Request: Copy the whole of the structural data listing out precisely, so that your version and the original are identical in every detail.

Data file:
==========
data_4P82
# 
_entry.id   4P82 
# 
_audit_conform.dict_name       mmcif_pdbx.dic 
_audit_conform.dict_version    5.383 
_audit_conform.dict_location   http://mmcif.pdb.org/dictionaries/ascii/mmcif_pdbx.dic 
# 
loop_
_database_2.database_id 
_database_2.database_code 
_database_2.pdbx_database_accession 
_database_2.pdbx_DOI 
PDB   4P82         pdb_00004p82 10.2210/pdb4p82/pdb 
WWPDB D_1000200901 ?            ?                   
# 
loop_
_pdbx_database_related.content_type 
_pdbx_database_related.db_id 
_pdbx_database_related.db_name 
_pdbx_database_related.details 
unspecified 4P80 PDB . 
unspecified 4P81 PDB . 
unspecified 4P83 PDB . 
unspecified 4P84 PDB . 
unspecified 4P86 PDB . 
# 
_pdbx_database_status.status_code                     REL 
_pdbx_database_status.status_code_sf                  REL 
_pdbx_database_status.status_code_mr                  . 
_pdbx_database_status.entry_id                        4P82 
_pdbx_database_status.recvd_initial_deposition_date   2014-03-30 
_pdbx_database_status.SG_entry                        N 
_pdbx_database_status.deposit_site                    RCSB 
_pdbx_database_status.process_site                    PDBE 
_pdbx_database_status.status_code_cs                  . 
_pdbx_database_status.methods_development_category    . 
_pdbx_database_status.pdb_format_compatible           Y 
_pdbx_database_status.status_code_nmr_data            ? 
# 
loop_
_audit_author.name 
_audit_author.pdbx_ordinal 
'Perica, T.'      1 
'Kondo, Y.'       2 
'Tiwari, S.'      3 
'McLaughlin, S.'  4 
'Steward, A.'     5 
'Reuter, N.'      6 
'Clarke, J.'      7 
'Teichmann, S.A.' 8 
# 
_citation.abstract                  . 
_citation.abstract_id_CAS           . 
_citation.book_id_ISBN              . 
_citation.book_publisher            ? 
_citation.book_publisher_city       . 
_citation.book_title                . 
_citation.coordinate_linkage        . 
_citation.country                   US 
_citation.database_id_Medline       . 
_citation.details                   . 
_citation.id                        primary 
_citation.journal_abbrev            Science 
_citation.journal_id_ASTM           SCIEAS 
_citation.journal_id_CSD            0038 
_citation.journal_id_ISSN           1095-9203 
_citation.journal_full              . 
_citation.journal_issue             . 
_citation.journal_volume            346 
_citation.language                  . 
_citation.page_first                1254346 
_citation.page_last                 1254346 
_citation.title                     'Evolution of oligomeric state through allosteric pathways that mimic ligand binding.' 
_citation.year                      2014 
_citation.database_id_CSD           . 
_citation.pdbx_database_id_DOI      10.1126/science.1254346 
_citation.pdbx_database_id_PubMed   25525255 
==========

data_4P82
# 
_entry.id   4P82 
# 
_audit_conform.dict_name       mmcif_pdbx.dic 
_audit_conform.dict_version    5.383 
_audit_conform.dict_location   http://mmcif.pdb.org/dictionaries/ascii/mmcif_pdbx.dic 
# 
loop_
_database_2.database_id 
_database_2.database_code 
_database_2.pdbx_database_accession 
_database_2.pdbx_DOI 
PDB   4P82         pdb_00004p82 10.2210/pdb4p82/pdb 
WWPDB D_1000200901 ?            ?                   
# 
loop_
_pdbx_database_related.content_type 
_pdbx_database_related.db_id 
_pdbx_database_related.db_name 
_pdbx_database_related.details 
unspecified 4P80 PDB . 
unspecified 4P81 PDB . 
unspecified 4P83 PDB . 
unspecified 4P84 PDB . 
unspecified 4P86 PDB . 
# 
_pdbx_database_status.status_code                     REL 
_pdbx_database_status.status_code_sf                  REL 
_pdbx_database_status.status_code_mr                  . 
_pdbx_database_status.entry_id                        4P82 
_pdbx_database_status.recvd_initial_deposition_date   2014-03-30 
_pdbx_database_status.SG_entry                        N 
_pdbx_database_status.deposit_site                    RCSB 
_pdbx_database_status.process_site                    PDBE 
_pdbx_database_status.status_code_cs                  . 
_pdbx_database_status.methods_development_category    . 
_pdbx_database_status.pdb_format_compatible           Y 
_pdbx_database_status.status_code_nmr_data            ? 
# 
loop_
_audit_author.name 
_audit_author.pdbx_ordinal 
'Perica, T.'      1 
'Kondo, Y.'       2 
'Tiwari, S.'      3 
'McLaughlin, S.'  4 
'Steward, A.'     5 
'Reuter, N.'      6 
'Clarke, J.'      7 
'Teichmann, S.A.' 8 
# 
_citation.abstract                  . 
_citation.abstract_id_CAS           . 
_citation.book_id_ISBN              . 
_citation.book_publisher            ? 
_citation.book_publisher_city       . 
_citation.book_title                . 
_citation.coordinate_linkage        . 
_citation.country                   US 
_citation.database_id_Medline       . 
_citation.details                   . 
_citation.id                        primary 
_citation.journal_abbrev            Science 
_citation.journal_id_ASTM           SCIEAS 
_citation.journal_id_CSD            0038 
_citation.journal_id_ISSN           1095-9203 
_citation.journal_full              . 
_citation.journal_issue             . 
_citation.journal_volume            346 
_citation.language                  . 
_citation.page_first                1254346 
_citation.page_last                 1254346 
_citation.title                     'Evolution of oligomeric state through allosteric pathways that mimic ligand binding.' 
_citation.year                      2014 
_citation.database_id_CSD           . 
_citation.pdbx_database_id_DOI      10.1126/science.1254346 
_citation.pdbx_database_id_PubMed   25525255 